Often, project maintainers prefer that a single pull request be represented by a single commit. It makes the git history cleaner and easier to understand. So before your pull request is merged you’ll want to do an interactive git rebase to squash all of your commits and fix your commit message.
[00:00] Now that our changes have been reviewed and the maintainer is good to bring them in, let's clean up our pull request a little bit by squashing both our commits into a single commit and updating the commit message to follow the standards.
[00:11] Let's start at the interactive git rebase. To start a rebase, we need to provide the parent commit of the oldest commit for the start of the rebase. If we enter "git log," we can see that the oldest commit we care about is our first commit here. Let's copy the SHA of the parent commit and use that to do our rebase.
[00:28] Now we'll run the command "git rebase -i." This stands for interactive, which will give us the opportunity to alter individual commits in the process of our rebase. Then we'll paste in the SHA that we just copied.
[00:40] That will open our default editor with the rebase file. I should note that, for me, this is opening in VIN. If you're not comfortable with VIN, look up how you can change the default editor for Git so you can use an editor you're comfortable with.
[00:52] There are a few things you can do for each commit in an interactive rebase. Those are listed in the comments section in this rebase file. I won't discuss all of these in this lesson, but it's helpful to note that an interactive rebase with Git is incredibly powerful.
[01:05] You can think of each line as a command for the rebase to run. If we remove a line, that command is removed and the commit is skipped during the rebase. The commands run, from top to bottom. For us, we simply want to combine these two commits into a single commit and change the commit message for that single commit.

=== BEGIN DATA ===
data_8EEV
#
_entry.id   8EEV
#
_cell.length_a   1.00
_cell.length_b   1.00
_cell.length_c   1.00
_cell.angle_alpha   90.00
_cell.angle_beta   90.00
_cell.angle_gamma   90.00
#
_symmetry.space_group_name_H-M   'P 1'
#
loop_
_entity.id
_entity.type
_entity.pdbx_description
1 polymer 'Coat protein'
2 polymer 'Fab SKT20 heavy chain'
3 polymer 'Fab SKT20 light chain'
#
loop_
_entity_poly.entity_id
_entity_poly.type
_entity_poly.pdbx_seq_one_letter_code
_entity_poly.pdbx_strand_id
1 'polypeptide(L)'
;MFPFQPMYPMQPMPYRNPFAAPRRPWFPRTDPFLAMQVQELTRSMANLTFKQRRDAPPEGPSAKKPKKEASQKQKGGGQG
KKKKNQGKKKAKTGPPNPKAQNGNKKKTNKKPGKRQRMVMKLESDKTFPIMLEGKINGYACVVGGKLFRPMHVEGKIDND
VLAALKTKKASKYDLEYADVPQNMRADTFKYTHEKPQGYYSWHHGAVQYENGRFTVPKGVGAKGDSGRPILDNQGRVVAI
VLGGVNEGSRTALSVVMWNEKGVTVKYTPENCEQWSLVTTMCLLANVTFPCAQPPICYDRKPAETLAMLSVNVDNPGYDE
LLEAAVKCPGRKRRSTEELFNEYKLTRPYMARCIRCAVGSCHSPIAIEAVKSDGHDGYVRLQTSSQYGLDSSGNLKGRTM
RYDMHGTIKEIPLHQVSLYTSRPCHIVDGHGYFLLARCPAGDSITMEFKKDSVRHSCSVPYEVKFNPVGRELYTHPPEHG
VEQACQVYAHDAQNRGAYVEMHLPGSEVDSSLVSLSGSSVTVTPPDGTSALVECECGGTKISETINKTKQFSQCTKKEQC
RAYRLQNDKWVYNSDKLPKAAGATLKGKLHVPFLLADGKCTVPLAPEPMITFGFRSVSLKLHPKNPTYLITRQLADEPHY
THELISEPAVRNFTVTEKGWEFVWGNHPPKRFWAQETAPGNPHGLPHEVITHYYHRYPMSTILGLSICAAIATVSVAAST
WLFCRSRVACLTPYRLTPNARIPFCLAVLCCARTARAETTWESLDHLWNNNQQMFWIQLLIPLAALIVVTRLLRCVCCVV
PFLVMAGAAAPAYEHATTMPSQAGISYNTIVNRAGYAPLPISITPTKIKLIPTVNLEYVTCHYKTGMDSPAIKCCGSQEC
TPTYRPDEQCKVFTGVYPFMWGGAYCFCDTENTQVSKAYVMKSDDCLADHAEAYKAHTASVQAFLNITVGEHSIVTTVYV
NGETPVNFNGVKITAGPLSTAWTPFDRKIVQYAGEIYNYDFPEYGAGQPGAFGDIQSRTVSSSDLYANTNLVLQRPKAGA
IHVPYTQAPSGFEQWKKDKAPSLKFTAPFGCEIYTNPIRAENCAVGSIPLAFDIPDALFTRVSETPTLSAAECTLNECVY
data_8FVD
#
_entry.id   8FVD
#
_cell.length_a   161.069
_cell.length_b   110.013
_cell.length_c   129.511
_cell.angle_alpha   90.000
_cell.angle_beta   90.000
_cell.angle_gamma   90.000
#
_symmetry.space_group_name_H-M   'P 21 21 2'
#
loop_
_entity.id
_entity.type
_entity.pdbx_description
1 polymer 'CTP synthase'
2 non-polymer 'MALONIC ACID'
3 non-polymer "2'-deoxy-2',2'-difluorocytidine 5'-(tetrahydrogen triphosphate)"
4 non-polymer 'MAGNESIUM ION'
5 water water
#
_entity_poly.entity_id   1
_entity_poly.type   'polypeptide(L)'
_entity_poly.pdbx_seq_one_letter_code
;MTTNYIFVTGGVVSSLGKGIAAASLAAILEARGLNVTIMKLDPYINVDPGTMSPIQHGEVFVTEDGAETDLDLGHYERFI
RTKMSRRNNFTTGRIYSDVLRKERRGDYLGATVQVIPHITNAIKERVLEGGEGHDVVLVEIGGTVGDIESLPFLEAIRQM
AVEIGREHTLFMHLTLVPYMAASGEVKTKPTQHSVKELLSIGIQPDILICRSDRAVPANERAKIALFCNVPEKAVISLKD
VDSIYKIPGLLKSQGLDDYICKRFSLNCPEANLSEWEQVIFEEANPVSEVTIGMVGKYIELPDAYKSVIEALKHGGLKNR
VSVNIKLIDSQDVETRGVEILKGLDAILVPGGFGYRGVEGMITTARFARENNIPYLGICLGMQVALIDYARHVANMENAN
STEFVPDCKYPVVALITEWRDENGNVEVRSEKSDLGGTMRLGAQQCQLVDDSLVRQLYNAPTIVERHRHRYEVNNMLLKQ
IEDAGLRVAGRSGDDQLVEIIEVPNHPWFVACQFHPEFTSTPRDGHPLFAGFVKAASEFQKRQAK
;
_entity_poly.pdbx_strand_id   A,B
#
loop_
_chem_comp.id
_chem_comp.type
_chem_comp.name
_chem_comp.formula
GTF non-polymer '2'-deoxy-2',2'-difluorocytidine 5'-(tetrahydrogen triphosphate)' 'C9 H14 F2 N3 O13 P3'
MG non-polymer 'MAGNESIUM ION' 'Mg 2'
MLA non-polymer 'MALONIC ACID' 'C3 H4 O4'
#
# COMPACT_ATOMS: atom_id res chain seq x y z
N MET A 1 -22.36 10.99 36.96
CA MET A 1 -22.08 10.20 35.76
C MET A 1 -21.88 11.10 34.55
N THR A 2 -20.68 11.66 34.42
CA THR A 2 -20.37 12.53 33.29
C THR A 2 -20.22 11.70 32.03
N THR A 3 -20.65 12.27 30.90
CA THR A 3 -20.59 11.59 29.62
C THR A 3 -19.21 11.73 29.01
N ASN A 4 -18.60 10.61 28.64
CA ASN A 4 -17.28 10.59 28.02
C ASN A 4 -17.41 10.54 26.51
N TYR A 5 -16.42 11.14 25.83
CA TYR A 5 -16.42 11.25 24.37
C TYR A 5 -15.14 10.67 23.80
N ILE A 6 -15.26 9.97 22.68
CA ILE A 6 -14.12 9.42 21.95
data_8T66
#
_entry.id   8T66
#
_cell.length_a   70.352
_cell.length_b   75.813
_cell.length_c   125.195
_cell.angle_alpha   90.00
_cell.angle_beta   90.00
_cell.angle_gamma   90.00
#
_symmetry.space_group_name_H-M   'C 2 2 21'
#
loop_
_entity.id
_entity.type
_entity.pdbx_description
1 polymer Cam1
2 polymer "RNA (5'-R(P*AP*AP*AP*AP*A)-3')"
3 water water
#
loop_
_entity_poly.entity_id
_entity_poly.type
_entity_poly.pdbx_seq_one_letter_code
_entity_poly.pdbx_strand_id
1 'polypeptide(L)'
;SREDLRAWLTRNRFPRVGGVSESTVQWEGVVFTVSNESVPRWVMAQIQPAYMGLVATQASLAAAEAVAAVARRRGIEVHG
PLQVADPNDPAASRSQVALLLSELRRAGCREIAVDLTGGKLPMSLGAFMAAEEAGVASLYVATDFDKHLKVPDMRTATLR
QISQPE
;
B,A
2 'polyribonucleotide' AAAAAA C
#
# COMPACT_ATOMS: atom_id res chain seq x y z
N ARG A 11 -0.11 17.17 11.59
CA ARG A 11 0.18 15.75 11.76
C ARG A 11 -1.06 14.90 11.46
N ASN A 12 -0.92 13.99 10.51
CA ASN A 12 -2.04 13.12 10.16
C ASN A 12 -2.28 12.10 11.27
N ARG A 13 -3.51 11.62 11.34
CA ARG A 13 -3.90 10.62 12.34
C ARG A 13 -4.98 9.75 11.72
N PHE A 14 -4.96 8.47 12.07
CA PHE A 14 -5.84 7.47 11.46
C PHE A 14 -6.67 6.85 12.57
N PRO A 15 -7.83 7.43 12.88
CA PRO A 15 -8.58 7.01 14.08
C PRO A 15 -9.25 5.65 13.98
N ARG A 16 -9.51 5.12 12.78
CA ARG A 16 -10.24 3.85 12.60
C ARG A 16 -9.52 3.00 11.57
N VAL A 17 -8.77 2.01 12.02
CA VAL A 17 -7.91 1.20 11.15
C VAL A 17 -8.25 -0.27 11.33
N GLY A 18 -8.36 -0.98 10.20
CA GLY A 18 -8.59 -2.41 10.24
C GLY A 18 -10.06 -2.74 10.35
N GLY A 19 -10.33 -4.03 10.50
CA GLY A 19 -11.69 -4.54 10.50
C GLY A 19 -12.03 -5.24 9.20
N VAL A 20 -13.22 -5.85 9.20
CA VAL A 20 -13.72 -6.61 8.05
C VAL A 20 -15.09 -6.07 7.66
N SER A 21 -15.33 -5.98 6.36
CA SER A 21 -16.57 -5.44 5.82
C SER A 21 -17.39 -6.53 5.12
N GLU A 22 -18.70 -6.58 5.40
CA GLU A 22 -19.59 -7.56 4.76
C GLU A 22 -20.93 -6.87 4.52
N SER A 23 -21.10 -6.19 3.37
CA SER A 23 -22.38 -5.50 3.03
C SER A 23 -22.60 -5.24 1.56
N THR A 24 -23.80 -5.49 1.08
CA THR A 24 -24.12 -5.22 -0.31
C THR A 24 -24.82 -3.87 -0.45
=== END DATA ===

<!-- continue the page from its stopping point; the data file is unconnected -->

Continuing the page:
[01:22] To do this, we're going to use the squash command for the bottom commit, which will meld it into the previous commit. If you had more commits you wanted to squash together, you would use this same command for each of them.
[01:33] With this order of commands, it's first going to apply this first commit and then it will squash this second commit into that first commit.
[01:40] Now, we'll save the file and close our editor. Git will begin to execute our commands. Our editor has opened again because the squash command requires a new message. Here, it's giving us the message for both commits being squashed.
[01:53] We'll clear this out and save the file with the message we want for the squashed commit.
[01:57] That's it. If we run git log, we can see that we now have a single commit with a proper commit message. We're good to push our changes to update our pull request.
[02:07] Remember, a rebase is rewriting history so we need to force push to our branch to update our pull request. Otherwise, our push will be rejected. Also remember that this is a destructive operation. You want to double check that you know what you're doing before you do this.
[02:22] Now we'll enter "git push -f" to update the PR. Now we can look at the pull request and it looks terrific. There's a single commit with a conventional commit message. The git dif is exactly right and all the checks have passed. This is ready to be merged.
[02:36] It's important to note that pushing updates to a pull request will not notify the project maintainer or anyone else watching the pull request, so if you want the maintainer to receive a notification you'll need to leave a comment indicating that you've updated the PR and are waiting patiently for feedback. We'll do that now.
Now that GitHub gives maintainers the ability to squash and merge easily from the web interface, I consider asking contributors to squash to be an antipattern. I want to be able to come back after a contributor has addressed my code review and view only the changes since my last comment. If I have asked for just a minor fixup on a large PR, and they squash, I now need to hunt down that minor change in a much larger diff. Squashing also makes it easier for unrelated changes to get slipped into files in the PR that I've already "approved" in my head without me noticing. It is a rare occurrence, and I've never seen it done nefariously, but it's another reason against having the contributor self squash.
I totally agree with you. Thanks for bringing it up. This video was created before the squash and merge functionality was implemented in GitHub's UI.